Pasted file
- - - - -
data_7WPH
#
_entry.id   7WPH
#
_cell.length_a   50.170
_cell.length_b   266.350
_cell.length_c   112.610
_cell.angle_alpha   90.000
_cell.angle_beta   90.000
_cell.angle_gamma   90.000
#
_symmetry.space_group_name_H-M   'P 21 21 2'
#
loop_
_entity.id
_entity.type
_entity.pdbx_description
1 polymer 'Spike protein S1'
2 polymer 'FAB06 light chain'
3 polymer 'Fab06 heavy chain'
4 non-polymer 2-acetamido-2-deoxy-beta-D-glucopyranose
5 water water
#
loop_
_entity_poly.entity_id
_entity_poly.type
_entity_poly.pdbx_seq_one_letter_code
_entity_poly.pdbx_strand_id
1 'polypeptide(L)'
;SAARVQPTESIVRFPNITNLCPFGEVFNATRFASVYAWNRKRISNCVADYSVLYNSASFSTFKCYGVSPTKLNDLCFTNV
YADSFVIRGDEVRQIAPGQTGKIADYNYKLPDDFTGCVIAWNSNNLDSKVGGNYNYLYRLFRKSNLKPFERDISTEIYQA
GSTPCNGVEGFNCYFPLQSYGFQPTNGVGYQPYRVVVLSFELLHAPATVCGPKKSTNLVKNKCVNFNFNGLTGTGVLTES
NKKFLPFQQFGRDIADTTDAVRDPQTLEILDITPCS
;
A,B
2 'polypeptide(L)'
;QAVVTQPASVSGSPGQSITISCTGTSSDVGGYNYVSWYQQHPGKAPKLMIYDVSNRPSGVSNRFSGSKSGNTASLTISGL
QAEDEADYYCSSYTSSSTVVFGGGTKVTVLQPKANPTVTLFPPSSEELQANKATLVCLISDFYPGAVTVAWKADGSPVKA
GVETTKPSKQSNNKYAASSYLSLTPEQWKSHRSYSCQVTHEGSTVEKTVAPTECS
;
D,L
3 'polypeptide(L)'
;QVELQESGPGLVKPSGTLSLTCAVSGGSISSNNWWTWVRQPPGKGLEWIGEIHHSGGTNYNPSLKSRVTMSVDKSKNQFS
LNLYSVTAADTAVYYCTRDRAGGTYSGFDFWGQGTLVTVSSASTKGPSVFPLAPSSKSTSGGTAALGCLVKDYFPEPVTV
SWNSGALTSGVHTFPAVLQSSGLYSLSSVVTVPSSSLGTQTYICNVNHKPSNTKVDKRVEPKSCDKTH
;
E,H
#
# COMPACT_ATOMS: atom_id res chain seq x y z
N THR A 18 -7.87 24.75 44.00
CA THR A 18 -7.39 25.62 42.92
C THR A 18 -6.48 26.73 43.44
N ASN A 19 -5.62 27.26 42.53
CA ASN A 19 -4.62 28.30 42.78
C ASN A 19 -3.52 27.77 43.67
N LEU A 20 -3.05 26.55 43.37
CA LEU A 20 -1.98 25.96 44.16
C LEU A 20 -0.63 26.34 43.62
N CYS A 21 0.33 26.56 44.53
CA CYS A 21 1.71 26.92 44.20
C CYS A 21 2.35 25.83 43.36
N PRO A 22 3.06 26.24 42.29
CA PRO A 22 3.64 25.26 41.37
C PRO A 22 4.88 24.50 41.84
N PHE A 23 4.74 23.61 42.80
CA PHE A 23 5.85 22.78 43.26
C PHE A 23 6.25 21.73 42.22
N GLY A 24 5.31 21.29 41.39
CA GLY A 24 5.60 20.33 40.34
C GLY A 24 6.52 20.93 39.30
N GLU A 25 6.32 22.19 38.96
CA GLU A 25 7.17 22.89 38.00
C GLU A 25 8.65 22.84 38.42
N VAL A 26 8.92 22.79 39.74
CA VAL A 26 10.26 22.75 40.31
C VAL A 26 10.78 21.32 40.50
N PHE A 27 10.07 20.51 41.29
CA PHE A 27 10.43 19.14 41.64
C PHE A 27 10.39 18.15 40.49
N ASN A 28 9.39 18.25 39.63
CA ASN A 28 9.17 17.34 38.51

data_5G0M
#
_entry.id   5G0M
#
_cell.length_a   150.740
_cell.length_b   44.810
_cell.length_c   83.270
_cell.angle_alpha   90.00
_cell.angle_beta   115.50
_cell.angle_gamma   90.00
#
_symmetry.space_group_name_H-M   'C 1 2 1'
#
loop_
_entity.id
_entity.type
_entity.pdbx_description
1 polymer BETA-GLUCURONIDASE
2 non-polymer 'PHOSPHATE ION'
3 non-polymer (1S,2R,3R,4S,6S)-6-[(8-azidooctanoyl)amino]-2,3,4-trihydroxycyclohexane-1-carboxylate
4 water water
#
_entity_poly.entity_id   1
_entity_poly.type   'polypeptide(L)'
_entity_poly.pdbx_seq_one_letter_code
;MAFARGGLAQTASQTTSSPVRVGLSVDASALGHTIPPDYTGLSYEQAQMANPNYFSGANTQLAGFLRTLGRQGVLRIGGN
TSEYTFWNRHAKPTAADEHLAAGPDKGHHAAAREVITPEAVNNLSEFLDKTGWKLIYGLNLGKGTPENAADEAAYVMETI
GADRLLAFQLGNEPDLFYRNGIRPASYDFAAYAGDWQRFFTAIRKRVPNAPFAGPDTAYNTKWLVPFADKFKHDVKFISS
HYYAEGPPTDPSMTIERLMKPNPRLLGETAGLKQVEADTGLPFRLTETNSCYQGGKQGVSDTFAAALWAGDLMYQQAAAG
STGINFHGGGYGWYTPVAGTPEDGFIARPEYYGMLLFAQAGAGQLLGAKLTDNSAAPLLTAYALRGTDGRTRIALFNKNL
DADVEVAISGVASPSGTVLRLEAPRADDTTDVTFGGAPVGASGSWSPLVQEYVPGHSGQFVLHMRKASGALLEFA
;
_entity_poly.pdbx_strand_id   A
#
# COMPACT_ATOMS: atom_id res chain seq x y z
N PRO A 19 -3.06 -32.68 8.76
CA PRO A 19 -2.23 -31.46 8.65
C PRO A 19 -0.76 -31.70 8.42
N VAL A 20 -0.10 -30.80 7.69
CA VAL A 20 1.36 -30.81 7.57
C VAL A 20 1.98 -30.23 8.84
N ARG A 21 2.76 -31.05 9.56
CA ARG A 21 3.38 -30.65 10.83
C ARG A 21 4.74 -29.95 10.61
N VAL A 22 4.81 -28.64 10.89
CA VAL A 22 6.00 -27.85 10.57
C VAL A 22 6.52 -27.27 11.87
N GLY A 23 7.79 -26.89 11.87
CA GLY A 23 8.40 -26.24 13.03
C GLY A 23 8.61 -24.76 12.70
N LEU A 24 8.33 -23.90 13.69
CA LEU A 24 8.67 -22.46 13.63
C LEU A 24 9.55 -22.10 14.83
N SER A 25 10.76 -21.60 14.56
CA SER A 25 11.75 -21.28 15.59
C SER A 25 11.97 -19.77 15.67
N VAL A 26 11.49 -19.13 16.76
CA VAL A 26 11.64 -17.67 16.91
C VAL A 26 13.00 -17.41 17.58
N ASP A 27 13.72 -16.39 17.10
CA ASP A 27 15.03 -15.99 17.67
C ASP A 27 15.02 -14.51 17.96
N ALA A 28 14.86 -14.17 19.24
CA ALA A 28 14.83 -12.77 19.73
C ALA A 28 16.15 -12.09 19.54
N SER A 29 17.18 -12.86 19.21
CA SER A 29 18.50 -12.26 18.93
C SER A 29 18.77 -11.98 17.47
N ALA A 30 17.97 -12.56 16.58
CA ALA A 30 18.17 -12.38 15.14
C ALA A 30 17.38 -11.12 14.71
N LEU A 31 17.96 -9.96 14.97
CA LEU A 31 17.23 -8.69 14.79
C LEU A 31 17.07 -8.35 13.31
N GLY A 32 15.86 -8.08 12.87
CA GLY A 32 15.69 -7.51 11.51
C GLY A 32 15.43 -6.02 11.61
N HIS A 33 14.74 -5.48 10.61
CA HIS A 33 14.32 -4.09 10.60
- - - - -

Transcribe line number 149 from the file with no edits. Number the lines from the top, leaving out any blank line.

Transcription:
C SER A 29 18.77 -11.98 17.47